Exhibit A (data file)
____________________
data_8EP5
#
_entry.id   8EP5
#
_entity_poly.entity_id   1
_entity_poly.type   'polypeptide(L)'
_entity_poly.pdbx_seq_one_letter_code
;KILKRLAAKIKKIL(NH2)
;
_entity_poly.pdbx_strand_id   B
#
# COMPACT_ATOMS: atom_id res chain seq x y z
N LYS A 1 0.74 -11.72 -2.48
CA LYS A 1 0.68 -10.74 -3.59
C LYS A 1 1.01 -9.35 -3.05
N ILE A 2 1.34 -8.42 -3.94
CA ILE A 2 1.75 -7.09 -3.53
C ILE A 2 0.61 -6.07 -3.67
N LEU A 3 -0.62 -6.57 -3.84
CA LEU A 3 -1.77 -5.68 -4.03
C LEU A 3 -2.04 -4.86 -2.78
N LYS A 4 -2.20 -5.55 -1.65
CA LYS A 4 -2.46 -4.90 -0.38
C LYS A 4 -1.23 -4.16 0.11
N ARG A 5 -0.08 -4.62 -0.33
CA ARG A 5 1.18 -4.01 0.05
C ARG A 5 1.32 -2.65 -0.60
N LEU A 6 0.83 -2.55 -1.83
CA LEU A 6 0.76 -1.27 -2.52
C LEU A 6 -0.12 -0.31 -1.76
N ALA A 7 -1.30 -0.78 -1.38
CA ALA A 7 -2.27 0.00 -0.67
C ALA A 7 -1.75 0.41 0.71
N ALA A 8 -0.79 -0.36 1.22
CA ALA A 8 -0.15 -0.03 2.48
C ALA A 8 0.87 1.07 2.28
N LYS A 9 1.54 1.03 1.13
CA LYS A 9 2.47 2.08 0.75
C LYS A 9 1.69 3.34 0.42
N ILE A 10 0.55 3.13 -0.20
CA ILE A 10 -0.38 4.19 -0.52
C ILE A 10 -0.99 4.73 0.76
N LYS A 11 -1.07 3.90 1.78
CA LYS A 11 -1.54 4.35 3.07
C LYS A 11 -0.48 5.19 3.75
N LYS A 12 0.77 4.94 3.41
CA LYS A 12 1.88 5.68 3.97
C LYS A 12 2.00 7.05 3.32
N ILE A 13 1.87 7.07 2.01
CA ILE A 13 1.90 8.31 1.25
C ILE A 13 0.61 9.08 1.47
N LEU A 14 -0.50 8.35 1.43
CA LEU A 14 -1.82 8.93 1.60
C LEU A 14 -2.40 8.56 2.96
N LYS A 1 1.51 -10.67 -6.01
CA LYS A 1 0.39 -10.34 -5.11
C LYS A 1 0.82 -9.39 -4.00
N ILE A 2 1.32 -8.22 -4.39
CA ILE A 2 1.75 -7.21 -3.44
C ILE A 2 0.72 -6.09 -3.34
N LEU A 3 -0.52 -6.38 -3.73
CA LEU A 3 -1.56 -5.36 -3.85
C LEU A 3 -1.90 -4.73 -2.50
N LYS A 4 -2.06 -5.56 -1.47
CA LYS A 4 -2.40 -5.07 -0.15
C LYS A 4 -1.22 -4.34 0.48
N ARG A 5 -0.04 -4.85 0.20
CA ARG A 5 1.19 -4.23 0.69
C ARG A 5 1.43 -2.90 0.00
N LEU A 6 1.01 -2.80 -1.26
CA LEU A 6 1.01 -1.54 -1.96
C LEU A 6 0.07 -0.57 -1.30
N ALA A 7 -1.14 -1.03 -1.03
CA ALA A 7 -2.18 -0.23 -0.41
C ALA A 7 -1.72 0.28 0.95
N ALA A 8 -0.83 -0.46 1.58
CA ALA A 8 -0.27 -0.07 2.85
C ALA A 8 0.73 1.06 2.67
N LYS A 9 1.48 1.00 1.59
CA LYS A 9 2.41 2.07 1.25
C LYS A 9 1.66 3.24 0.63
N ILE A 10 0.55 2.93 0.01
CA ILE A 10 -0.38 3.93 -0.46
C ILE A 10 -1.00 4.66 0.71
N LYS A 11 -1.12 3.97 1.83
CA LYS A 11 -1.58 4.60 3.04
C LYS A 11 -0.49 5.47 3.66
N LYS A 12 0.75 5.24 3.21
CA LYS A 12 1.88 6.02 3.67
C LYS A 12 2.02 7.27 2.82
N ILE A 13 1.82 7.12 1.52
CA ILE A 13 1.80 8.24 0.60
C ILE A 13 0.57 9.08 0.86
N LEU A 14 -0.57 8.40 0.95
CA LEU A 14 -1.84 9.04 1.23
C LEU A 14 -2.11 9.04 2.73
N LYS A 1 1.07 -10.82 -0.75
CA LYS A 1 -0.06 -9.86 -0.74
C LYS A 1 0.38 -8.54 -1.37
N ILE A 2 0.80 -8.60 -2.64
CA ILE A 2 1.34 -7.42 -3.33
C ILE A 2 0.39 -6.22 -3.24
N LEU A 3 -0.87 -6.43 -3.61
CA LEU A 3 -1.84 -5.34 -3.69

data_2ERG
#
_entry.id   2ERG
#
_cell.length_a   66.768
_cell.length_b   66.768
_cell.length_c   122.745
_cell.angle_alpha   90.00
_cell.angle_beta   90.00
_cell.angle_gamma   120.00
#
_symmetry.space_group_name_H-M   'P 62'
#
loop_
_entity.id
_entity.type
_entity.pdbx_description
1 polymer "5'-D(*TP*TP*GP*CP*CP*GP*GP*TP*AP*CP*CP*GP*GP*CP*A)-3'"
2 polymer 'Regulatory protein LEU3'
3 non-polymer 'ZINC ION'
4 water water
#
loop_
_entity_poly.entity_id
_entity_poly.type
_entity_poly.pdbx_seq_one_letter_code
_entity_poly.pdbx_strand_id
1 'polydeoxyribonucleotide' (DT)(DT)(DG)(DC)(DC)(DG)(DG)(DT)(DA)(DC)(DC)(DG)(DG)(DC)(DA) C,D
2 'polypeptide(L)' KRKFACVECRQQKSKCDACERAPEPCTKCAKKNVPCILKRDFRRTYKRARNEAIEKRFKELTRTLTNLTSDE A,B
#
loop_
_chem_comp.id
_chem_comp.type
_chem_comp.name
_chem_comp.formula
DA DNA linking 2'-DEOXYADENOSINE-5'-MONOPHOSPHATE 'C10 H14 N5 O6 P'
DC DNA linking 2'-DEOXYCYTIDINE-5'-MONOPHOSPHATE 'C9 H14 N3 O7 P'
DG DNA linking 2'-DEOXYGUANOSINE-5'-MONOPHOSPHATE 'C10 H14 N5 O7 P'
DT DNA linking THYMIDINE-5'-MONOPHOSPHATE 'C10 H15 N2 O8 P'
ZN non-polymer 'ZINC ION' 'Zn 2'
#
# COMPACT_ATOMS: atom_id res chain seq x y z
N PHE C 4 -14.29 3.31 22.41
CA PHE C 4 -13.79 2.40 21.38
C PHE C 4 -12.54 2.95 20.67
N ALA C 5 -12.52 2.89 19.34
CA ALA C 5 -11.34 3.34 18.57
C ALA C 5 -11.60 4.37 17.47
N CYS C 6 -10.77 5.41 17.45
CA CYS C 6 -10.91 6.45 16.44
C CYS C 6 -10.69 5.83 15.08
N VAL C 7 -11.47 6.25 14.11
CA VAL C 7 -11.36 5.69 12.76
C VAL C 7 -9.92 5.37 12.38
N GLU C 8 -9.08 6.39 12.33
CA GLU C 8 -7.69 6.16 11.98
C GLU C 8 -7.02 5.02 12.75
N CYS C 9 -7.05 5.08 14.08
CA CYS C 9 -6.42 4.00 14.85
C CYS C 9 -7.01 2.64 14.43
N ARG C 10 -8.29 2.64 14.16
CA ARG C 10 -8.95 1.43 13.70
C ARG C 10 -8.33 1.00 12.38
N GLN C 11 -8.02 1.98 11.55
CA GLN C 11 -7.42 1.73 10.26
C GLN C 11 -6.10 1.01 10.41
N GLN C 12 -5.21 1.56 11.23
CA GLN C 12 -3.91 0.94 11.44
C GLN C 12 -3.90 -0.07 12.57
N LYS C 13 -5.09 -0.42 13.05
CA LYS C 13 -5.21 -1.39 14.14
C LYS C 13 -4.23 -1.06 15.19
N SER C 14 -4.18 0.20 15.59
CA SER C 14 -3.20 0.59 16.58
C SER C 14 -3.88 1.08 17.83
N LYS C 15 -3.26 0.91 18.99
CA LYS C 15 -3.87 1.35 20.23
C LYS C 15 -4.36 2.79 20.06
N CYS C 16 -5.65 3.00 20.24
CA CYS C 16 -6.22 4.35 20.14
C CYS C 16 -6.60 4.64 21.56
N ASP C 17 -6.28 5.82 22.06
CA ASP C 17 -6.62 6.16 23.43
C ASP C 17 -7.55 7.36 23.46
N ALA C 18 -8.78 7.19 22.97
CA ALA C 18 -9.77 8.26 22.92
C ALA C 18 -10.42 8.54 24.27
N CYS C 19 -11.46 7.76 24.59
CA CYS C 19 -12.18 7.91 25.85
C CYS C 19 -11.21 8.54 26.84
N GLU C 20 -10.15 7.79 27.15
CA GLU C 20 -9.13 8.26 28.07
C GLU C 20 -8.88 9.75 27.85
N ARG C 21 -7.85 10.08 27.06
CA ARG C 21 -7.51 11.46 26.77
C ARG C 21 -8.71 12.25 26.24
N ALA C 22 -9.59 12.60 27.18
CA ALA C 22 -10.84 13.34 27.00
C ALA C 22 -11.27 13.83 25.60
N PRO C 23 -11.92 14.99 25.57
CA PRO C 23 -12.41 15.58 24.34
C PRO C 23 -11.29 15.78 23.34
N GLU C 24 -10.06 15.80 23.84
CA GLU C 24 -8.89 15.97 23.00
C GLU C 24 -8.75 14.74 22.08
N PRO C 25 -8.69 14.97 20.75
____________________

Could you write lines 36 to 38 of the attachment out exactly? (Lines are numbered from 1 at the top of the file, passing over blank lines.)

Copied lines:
C ALA A 8 0.87 1.07 2.28
N LYS A 9 1.54 1.03 1.13
CA LYS A 9 2.47 2.08 0.75